Chemicals and Consolidation
Mergers and acquisitions (M&A) are shaping today’s chemical industry in a significant way. The market is moving toward consolidation, where portfolio realignment is important. Companies are focused on developing their core strengths and are continuously looking for favorable acquisitions to deliver growth and greater shareholder value. During 2017 and beyond, intermediates, specialties, fertilizers and agricultural chemicals will likely experience high growth in M&A activity. Chemical producers across the US will move away from commoditized and price-sensitive chemicals to low-volume, high-value, and high-margin specialty chemical production.
OPEC’s decision to cut production has stabilized the oil market, to an extent. However, the question remains, “Is $50 per barrel oil still realistic?” Not anytime soon! The fundamental reasons for the price drop remain the same: U.S shale production continues to rise; oil inventories remain higher, and the decision to cut production is not sufficient to drain out the surplus. Some feedstock prices correlate directly to oil price, including ethylene and propylene, and are expected to stay steady at least for the short term. Other by-products of naphtha cracking follow its own undercurrents and show no direct relationship.
Additionally, with six agrarian hulks on the verge of integration into three massive corporations, customers and farmers are feeling a little uneasy about the implications.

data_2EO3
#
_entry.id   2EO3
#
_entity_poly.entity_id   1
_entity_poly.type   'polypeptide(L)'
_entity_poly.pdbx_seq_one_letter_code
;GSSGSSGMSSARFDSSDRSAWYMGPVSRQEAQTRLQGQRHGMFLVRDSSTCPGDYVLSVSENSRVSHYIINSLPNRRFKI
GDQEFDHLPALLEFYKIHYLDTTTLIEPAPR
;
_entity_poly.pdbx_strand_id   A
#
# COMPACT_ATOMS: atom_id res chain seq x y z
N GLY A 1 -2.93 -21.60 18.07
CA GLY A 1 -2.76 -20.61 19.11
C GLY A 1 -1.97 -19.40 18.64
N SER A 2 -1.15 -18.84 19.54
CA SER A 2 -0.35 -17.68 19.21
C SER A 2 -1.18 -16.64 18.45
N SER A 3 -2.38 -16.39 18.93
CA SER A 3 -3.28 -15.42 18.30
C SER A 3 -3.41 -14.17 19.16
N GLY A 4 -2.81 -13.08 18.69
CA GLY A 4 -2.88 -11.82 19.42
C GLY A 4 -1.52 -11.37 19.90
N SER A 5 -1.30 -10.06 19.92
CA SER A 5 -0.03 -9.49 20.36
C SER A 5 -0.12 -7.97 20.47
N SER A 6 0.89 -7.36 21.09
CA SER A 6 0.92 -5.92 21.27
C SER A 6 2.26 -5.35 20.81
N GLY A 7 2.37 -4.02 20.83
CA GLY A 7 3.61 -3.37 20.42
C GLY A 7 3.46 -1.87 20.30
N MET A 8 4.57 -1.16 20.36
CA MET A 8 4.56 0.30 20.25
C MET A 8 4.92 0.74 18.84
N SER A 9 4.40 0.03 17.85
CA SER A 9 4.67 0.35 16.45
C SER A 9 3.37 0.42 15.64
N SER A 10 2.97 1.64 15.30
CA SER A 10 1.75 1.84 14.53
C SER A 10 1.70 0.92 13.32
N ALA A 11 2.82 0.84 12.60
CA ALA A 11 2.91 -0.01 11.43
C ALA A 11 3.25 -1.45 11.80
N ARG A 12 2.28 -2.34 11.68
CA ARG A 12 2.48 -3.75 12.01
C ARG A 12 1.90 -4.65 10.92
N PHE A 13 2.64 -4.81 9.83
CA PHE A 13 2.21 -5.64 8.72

It’s worth noting that if it any one of the three deals were taking place separately, it would be completely normal for the industry. However, all of them occurring at the same time makes the entire situation one to watch.
Some of the key themes we believe will be impacting the industry in the near term are rapid M&As, tumultuous oil industry, portfolio realignment and a move toward effective category management. Overall, specialty chemicals will be pivotal in the growth of the US chemicals industry, chemical M&As will hit record levels in 2017 backed by the shale gas revolution, and benzene and caustic soda will continue to remain tight in the US, while methanol will be readily available. I would like to leave the readers with one thought – risk is manageable; uncertainty is not.
Note: We have explored each of these topics in our quarterly category bulletins, which can be yours for free for a limited time. Please reach out to Anup.Shetty@gep.com to grab your copy.